Mark Milke is an author, columnist and president of the Sir Winston Churchill Society of Calgary.
With the snap, surprise election called by British Prime Minister Theresa May to seek a firmer mandate to negotiate her country's exit from the European Union, expect more lectures on why Ms. May and British voters should reverse course on "Little England" impulses.
Such caterwauling started with last June's Brexit vote. That was the referendum that began the British breakaway from the ever-tighter political and economic union coalescing on the continent.
The Economist, always opposed to Brexit, is an example. It regularly "hand-bagged" voters before the vote and has done the same to the May government ever since. In this country, editorial boards, including The Globe and Mail's, similarly decry the original Brexit decision. The critics are wrong and for reasons anchored in three realities: British history and institutions; EU dysfunction; and the sensible need to control one's borders – especially given the first two factors.
Great Britain deserves its adjective for any number of reasons. For anyone concerned with traditional and laudable freedoms and institutions – Western civilization, ponder what Britain represents: the land that gave property owners rights in the Magna Carta in 1215; solidified parliamentary democracy with the Glorious Revolution in 1688-89; abolished slavery at home, in its empire and then abroad in the 19th century; and in the 20th century helped save Europe from itself in two world wars. This is not a country that should permanently subsume itself into a bureaucratic pastiche in Brussels, no matter how well-intended.
Had Brexit failed, what Britain represents – and still is – would have been permanently altered. The country would have been sacrificed to a continent where selected countries are apparently not cemented in the notion that Western norms – the rights of the individual, the rule of law, separation of powers, among others – are preferable to yet another experiment in autocracy. A useful example is Hungary. In Budapest, the government is reviving inglorious past repression and allying itself with Vladimir Putin's Russia.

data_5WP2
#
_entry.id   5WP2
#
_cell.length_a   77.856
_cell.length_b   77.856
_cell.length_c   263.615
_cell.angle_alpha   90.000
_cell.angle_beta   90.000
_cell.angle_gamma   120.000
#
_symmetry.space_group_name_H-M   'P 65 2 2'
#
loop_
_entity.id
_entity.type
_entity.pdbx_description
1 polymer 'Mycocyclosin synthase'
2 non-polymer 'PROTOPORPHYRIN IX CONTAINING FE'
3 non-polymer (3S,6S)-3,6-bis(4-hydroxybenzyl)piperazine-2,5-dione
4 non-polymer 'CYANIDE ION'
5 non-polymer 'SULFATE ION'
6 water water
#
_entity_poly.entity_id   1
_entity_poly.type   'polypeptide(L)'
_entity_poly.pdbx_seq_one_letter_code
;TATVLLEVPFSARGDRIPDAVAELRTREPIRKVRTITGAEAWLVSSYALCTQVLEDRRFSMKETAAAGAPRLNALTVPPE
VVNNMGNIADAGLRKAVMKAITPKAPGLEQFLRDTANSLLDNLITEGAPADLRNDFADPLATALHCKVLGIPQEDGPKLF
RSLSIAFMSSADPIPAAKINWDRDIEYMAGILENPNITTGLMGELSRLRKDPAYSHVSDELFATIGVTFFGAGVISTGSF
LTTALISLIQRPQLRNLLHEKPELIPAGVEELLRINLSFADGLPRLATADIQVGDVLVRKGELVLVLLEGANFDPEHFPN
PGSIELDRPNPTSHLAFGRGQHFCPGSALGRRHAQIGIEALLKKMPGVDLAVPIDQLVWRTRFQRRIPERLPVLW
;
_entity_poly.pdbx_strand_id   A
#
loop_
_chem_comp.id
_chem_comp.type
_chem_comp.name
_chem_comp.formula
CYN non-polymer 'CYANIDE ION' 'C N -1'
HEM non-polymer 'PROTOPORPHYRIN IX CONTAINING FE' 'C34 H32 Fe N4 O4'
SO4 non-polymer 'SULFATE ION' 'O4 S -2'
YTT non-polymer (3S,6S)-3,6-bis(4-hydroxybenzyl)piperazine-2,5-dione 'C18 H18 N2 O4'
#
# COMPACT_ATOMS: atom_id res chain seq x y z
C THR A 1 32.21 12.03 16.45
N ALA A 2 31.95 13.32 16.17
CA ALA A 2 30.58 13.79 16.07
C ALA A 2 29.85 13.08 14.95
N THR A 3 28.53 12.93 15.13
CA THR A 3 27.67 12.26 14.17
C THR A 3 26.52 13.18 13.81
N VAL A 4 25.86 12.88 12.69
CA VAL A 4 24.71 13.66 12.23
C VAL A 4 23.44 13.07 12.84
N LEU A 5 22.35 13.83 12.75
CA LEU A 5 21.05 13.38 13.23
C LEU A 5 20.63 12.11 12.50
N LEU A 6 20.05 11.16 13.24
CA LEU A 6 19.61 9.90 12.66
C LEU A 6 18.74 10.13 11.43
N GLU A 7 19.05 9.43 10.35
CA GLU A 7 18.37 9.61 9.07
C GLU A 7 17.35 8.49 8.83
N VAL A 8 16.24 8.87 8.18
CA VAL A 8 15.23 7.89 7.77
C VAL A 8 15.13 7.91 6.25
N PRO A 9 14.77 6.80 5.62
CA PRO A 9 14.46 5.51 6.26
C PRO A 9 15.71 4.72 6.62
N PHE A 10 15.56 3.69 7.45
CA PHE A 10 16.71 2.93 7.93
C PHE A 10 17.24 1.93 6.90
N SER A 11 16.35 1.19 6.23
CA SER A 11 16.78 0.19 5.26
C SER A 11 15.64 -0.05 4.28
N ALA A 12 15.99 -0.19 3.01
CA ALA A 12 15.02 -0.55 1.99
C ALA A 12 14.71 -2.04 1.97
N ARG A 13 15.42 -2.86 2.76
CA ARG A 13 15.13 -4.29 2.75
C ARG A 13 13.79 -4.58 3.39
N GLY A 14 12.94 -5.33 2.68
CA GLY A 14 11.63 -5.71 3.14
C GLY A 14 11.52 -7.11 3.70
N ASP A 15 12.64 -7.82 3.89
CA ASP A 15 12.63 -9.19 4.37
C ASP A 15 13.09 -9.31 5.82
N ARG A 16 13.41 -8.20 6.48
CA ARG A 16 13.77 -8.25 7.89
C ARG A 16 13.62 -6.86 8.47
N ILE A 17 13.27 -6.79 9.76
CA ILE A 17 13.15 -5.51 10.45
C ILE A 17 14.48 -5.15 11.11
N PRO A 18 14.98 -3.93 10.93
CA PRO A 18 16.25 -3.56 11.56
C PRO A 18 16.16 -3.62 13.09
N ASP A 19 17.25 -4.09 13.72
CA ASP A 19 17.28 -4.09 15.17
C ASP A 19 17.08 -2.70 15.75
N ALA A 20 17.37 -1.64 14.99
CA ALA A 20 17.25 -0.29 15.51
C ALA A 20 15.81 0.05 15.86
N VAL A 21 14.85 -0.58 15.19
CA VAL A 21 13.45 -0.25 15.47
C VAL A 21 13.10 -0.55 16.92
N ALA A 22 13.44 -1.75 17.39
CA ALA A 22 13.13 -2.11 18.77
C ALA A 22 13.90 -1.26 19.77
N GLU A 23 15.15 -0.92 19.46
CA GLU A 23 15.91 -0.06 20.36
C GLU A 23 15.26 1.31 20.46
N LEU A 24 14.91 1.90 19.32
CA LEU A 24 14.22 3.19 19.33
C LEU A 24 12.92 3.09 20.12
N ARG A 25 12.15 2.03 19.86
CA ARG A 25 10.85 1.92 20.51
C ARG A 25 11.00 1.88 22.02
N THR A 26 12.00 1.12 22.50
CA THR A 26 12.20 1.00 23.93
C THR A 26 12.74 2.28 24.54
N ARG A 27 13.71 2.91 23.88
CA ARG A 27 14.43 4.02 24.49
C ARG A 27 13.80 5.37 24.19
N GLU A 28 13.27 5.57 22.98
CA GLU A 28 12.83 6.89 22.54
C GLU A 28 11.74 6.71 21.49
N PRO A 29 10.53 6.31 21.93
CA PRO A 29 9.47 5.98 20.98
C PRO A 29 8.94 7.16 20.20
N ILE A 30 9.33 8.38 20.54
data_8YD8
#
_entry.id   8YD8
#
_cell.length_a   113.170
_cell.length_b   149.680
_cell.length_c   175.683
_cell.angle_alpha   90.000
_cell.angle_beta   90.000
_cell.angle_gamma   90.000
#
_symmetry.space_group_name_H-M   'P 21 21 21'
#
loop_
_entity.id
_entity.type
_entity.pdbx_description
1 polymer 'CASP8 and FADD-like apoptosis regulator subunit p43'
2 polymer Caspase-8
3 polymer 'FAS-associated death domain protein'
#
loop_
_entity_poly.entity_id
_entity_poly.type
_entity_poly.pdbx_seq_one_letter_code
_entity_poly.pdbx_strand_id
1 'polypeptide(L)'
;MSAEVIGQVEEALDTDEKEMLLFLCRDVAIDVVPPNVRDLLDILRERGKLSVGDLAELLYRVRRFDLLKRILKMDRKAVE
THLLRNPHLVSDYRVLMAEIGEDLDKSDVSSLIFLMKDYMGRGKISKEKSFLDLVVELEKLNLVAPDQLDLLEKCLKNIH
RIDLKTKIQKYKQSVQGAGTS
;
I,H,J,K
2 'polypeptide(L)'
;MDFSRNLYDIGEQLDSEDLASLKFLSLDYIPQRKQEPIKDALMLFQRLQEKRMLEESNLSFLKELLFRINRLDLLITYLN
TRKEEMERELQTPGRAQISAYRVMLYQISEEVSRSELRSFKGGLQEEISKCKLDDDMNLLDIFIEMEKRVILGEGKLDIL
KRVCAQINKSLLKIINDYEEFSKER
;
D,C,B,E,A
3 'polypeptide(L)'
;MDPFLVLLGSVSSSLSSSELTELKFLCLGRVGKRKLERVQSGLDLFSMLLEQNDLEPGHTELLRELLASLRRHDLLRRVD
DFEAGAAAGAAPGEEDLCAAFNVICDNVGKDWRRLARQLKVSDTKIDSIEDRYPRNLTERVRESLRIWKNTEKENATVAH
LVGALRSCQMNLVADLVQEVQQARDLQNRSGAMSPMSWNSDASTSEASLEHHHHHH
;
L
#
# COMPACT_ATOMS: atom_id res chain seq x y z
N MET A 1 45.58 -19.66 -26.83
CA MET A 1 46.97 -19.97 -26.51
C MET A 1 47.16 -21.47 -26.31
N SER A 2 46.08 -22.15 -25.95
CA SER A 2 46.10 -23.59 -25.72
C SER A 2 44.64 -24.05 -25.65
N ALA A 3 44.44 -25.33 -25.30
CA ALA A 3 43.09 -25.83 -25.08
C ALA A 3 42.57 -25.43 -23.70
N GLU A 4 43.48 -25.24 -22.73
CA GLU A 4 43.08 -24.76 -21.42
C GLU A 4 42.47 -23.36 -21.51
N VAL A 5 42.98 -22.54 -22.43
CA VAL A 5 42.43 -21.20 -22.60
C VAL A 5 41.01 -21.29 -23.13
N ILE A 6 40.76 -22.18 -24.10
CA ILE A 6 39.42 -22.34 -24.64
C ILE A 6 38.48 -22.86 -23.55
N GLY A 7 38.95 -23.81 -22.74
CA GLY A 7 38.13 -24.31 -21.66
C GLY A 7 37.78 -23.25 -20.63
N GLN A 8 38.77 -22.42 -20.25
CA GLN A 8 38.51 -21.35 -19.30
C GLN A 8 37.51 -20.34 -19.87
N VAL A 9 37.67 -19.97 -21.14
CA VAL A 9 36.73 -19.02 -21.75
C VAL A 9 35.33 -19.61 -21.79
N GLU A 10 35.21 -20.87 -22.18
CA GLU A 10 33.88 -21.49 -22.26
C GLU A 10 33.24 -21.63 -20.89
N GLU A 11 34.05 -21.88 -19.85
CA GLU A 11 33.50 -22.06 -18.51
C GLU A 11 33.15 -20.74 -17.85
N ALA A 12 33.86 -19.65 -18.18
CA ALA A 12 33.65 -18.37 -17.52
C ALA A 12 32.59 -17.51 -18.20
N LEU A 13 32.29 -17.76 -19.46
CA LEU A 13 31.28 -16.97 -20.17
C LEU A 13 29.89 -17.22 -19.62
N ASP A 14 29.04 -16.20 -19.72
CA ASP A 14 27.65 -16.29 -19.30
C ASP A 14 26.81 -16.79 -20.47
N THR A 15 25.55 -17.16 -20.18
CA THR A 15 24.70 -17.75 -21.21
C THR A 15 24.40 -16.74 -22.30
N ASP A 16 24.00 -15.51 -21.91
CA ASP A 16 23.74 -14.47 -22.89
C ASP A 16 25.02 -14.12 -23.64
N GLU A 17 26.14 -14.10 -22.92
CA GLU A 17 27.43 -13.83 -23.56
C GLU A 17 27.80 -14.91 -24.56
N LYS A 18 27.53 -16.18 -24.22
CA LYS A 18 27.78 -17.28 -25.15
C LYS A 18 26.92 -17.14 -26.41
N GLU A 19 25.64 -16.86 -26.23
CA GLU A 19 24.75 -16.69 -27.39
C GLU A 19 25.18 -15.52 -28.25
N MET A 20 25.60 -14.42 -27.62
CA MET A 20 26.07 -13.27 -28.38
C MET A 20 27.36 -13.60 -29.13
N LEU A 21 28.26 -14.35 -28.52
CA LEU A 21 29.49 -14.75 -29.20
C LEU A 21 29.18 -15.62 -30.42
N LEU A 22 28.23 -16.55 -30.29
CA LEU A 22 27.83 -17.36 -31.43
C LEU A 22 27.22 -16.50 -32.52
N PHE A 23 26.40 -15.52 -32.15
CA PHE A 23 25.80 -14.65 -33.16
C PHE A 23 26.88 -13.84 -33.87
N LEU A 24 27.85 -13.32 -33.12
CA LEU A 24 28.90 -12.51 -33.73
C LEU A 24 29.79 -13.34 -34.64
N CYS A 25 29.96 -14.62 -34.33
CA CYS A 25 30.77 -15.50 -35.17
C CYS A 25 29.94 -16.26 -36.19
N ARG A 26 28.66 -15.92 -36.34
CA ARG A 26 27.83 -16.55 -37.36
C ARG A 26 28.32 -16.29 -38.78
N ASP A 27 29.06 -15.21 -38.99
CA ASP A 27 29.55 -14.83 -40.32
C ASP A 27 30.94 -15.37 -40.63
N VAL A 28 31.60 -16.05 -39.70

The folly of permanent attachment to the EU, given the continent's more shallow liberal democratic roots, is one reason why a plurality of British voters were right to demand an exit. It is why Ms. May is now correct in seeking a firm parliamentary mandate to reinforce the same.
Another reason is EU economic dysfunction. Recall Greece in 2010, with German (and British) reaction to how successive Greek politicians and the public even balked at ensuring the Greeks retired near to the same age as their own citizens, and not years earlier. Or recall ignored EU budget directives, how EU member states suffered no consequences for continually ignoring EU rules on deficits. The ensuing sea of red ink and fraud among some member states led to unsustainable borrowing. Lest we forget, that almost caused the collapse of other European economies when the borrowing bills came due.
The European project is not without its virtues. Winston Churchill favoured a more integrated Europe after the Second World War. He also favoured a Britain more economically involved with the continent. However, as Churchill historians William Manchester and Paul Reid have written, he spoke in "broad and imprecise terms" on that matter. It seems unlikely Mr. Churchill would have favoured the de facto abolishment of the nation-state for which he fought.
Canadians should understand British sensitivities. In the lead-up to the 1988 federal election in Canada, the opposition Liberals and New Democrats and their hysterical allies warned that a Canada-U.S. free-trade agreement would end an independent Canada. It was nonsense because free trade does the opposite: it allows the smaller power the advantage of a rules-based trading system. That (mostly) shields it from protectionist political urges in the economically more powerful country.
However, imagine the outcry, which would have been justifiable, had the United States pushed Canada to give up its currency. In Britain, that was in play in the 1990s until Margaret Thatcher stopped it. Or ponder Canadian reaction now if our immigration policy and judicial rulings were ultimately trumped by agencies and rulings in Washington. That is the position in which Britain remains until Brexit takes effect.
A more integrated Europe always made sense, as has some British participation. But the European project should have always focused more on free trade, not on melding multiple and diverse countries into one political project.
Ms. May is right to seek an election that will likely affirm the sensible right of the British to be British.